A New Hampshire state legislator who kicked off a controversy last month when he compared Obamacare to the Fugitive Slave Act fired back at President Barack Obama on Thursday, just hours after the commander in chief mocked his remarks during a fiery, raucous speech in Maryland.
“You had a state representative, somewhere, say that it’s as destructive to personal and individual liberty as the Fugitive Slave Act,” Obama said during the speech. “Think about that: Affordable health care is worse than a law that let slaveowners get their runaway slaves back.”
William O’Brien, a Republican member of the Granite State’s House of Representatives and former congressional candidate, spoke to International Business Times via phone on Thursday about his response to being called out by Obama, saying the president "is becoming increasingly diminished" and should adopt a more conciliatory tone if he hopes to lead effectively.
“My reaction to it was that the president has remained such a rabble-rouser and community organizer that he doesn’t want to take the time to slow up and understand why people -- a majority of people -- are so concerned about the effects of Obamacare,” he said, adding later, “This specific episode -- his mocking tone and charged-up rhetoric -- demonstrates that he’s not going to be a unifier.”
O’Brien’s comparison of Obamacare and the Fugitive Slave Act of 1850 -- which decreed that governments in non-slave states return any runaway slaves who were apprehended to the states they had escaped from -- came during a speech he delivered at an Aug. 1 event in Concord, N.H., hosted by Americans for Prosperity.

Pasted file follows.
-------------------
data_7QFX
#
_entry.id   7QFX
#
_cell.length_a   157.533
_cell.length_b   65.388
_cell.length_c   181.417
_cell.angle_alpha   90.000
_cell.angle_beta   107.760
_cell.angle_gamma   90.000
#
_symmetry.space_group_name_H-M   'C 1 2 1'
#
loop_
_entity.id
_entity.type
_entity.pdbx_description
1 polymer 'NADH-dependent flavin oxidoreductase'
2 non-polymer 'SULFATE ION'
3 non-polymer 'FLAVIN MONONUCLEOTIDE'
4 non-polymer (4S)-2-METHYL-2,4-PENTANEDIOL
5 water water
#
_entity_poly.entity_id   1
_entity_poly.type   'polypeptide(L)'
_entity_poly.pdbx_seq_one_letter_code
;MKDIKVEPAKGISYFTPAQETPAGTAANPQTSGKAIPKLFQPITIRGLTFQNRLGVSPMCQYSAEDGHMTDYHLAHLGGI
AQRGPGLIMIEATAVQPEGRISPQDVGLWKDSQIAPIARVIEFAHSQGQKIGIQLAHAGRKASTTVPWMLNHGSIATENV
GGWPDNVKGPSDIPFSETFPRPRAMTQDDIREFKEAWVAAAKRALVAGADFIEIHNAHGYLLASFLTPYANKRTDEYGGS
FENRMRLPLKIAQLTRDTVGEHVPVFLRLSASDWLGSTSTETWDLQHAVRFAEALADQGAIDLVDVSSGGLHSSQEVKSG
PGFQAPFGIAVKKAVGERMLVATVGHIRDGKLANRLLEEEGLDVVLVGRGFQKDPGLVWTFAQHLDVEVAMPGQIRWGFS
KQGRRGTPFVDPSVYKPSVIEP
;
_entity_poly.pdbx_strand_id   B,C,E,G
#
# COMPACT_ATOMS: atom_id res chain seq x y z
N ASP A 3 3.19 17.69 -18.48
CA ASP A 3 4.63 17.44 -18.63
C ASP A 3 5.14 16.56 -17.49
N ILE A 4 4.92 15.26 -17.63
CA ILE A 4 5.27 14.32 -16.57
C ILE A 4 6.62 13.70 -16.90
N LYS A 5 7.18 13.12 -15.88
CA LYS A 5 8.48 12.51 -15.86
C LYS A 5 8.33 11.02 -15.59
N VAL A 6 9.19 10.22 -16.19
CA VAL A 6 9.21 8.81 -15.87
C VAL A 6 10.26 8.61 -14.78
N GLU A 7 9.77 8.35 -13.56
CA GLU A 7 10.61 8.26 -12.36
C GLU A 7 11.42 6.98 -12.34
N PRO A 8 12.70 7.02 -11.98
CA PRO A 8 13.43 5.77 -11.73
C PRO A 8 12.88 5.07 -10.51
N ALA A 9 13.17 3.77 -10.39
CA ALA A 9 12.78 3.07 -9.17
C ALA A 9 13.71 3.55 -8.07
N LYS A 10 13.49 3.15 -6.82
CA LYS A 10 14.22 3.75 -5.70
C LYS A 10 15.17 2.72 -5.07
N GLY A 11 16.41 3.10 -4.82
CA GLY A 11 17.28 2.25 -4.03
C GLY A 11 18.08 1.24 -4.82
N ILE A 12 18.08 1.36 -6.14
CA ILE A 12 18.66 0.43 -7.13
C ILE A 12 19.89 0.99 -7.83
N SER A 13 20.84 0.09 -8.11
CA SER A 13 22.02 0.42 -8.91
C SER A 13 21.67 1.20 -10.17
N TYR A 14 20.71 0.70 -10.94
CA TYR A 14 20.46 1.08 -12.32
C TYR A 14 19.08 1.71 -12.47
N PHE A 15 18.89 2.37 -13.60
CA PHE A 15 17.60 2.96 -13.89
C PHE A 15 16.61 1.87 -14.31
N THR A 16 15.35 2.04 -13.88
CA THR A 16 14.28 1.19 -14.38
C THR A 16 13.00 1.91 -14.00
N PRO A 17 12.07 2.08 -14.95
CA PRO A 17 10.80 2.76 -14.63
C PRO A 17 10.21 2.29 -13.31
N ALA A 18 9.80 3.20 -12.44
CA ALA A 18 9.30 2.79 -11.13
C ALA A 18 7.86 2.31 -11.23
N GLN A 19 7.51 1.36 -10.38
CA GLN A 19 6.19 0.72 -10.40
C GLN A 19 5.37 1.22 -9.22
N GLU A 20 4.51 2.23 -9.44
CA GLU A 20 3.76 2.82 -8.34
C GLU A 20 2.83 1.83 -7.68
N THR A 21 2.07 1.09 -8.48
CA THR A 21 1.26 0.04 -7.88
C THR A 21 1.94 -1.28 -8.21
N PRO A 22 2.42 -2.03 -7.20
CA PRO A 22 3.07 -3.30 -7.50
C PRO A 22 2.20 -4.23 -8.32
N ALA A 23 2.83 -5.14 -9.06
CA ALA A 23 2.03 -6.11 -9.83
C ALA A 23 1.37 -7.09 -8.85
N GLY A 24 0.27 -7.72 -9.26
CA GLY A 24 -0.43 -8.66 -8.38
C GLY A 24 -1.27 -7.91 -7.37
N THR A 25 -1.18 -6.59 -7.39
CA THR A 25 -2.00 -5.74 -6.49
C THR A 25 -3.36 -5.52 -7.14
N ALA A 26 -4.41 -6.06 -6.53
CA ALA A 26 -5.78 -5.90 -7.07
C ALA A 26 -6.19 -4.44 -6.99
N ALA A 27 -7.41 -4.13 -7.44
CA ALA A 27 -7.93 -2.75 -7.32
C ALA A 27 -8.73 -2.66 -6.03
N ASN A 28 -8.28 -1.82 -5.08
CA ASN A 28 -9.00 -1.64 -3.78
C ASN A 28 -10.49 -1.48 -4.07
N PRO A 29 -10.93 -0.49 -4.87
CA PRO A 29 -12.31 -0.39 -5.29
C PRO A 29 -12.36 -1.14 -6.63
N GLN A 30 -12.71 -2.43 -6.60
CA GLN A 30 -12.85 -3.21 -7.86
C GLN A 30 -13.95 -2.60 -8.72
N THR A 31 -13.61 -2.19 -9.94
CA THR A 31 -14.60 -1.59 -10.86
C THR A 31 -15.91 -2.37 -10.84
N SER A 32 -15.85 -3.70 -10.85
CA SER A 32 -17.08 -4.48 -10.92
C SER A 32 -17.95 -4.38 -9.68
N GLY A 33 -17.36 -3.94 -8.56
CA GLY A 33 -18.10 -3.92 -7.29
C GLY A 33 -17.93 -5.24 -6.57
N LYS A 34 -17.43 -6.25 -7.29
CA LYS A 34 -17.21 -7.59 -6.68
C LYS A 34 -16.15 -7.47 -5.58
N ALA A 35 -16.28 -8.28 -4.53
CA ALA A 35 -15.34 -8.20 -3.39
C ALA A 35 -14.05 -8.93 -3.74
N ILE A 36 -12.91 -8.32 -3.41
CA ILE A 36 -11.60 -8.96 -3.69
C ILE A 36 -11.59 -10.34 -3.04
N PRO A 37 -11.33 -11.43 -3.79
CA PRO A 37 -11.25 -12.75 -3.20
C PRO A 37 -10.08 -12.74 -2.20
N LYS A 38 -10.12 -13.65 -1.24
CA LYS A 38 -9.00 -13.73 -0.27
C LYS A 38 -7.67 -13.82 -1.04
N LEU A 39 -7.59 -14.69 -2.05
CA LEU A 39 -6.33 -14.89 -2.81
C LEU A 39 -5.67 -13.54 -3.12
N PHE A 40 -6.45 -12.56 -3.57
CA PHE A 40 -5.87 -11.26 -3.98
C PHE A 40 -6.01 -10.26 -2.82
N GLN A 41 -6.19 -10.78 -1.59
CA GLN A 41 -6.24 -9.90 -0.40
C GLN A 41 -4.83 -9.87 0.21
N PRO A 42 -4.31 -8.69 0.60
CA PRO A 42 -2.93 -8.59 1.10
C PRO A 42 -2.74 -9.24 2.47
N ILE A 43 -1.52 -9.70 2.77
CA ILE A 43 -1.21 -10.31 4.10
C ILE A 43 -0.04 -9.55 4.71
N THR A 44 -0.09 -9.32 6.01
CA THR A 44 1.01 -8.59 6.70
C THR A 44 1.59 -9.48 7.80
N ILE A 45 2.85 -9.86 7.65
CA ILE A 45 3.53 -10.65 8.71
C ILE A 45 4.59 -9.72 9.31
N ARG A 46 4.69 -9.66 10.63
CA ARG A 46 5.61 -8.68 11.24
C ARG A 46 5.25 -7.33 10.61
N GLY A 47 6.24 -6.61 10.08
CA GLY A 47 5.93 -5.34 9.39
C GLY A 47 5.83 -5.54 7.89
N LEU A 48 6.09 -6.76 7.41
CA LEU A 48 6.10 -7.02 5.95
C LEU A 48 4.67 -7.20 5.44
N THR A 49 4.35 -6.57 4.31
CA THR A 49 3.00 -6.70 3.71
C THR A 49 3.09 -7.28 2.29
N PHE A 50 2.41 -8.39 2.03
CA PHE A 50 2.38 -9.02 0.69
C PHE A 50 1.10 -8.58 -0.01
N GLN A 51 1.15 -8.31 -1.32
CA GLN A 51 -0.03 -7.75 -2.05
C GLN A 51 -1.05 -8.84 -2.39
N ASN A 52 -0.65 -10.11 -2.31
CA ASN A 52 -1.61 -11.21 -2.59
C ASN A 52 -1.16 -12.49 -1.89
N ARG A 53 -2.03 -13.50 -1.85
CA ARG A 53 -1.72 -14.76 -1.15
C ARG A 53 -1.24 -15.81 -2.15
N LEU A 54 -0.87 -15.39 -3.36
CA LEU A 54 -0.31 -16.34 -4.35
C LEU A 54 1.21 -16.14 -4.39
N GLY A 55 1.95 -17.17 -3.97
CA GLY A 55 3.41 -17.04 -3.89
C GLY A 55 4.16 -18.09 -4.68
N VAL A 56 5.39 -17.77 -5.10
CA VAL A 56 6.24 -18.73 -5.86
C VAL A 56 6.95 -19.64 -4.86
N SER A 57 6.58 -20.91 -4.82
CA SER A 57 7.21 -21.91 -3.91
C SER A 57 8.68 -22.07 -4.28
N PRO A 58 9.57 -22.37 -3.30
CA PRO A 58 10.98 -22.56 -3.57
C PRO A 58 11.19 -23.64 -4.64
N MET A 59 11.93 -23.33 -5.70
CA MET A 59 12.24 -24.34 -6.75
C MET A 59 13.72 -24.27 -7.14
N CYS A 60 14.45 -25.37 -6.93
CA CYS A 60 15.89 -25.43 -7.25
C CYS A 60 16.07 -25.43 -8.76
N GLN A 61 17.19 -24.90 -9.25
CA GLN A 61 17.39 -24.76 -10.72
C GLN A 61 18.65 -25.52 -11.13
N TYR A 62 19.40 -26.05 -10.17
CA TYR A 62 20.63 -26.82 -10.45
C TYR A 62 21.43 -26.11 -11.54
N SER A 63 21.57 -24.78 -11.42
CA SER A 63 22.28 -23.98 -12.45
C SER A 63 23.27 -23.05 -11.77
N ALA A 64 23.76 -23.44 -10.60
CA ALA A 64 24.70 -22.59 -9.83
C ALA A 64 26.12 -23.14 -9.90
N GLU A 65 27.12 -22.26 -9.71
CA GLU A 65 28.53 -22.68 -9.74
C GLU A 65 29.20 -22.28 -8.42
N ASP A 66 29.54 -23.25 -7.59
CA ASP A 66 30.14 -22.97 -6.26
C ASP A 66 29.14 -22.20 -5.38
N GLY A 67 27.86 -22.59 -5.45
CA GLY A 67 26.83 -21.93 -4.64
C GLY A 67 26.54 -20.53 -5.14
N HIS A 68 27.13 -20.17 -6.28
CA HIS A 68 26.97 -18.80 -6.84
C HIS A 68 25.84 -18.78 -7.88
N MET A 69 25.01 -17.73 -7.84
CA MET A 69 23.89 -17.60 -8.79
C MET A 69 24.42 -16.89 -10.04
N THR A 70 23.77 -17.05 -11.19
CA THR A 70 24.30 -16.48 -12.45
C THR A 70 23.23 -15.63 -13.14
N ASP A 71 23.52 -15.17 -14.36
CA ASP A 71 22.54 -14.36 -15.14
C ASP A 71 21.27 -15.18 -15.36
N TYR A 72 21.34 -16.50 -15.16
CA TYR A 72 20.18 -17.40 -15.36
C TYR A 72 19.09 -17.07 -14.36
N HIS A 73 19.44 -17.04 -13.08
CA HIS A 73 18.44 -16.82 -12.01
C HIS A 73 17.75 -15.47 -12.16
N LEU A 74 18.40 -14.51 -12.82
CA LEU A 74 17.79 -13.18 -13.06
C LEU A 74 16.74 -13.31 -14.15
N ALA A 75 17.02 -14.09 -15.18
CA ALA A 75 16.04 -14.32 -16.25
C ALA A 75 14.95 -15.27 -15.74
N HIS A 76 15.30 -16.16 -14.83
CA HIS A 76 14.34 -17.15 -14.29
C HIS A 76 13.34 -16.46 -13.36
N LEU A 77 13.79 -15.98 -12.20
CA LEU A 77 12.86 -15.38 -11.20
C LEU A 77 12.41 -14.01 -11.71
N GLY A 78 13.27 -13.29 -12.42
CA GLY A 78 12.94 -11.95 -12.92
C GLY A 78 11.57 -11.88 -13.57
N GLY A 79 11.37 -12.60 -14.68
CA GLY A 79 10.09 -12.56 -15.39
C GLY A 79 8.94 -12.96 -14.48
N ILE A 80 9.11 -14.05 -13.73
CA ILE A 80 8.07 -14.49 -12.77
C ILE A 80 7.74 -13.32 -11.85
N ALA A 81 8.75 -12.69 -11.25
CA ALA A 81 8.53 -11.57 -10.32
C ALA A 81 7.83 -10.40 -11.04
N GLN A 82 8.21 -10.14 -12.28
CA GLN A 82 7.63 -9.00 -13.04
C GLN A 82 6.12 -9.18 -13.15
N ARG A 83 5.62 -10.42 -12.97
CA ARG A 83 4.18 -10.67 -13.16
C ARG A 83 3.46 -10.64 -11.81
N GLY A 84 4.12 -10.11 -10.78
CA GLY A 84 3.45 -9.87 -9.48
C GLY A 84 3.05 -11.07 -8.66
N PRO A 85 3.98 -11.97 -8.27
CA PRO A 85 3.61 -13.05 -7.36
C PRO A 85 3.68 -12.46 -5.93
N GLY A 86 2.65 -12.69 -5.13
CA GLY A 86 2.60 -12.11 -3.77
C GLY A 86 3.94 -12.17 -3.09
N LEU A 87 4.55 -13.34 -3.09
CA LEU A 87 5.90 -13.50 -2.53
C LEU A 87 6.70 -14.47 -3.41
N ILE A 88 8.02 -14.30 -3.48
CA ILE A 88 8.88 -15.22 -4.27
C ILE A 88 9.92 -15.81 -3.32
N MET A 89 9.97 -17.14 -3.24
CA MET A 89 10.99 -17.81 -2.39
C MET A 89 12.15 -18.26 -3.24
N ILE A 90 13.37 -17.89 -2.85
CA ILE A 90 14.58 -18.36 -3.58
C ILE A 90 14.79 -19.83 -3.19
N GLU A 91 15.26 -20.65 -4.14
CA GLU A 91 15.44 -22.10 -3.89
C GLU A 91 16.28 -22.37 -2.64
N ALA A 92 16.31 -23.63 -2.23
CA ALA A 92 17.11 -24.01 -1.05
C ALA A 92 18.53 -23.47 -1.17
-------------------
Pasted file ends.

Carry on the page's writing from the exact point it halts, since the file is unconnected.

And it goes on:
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“What is Obamacare? It is a law as destructive to personal and individual liberty as the Fugitive Slave Act of 1850 that allowed slaveowners to come to New Hampshire and seize African-Americans and use the federal courts to take them back to federal -- to slave states,” he said.
Despite the uproar his comments caused at the time, O’Brien said Thursday afternoon that he stands behind what he said.
“Just as the Fugitive Slave Act limited liberty by a substantial degree by having the federal government go into states and order individuals and state governments to enforce federal laws in the states, so too does Obamacare seek to limit the liberty of individuals,” he said.
“The analogy is a very apt one; it’s an accurate one. One would hope that going into the sixth year of his presidency, the president would want to slow up and understand that great presidents are unifiers. Great presidents understand that they have to reach out to people and understand their concerns.”
Rhetoric on both sides of the aisle regarding Obamacare has ramped up in recent weeks as Oct. 1 -- the first day Americans can apply to participate in the health insurance exchanges set up under the Affordable Care Act -- nears.
The White House did not immediately respond to a request for comment on O’Brien’s response to Obama’s Thursday speech.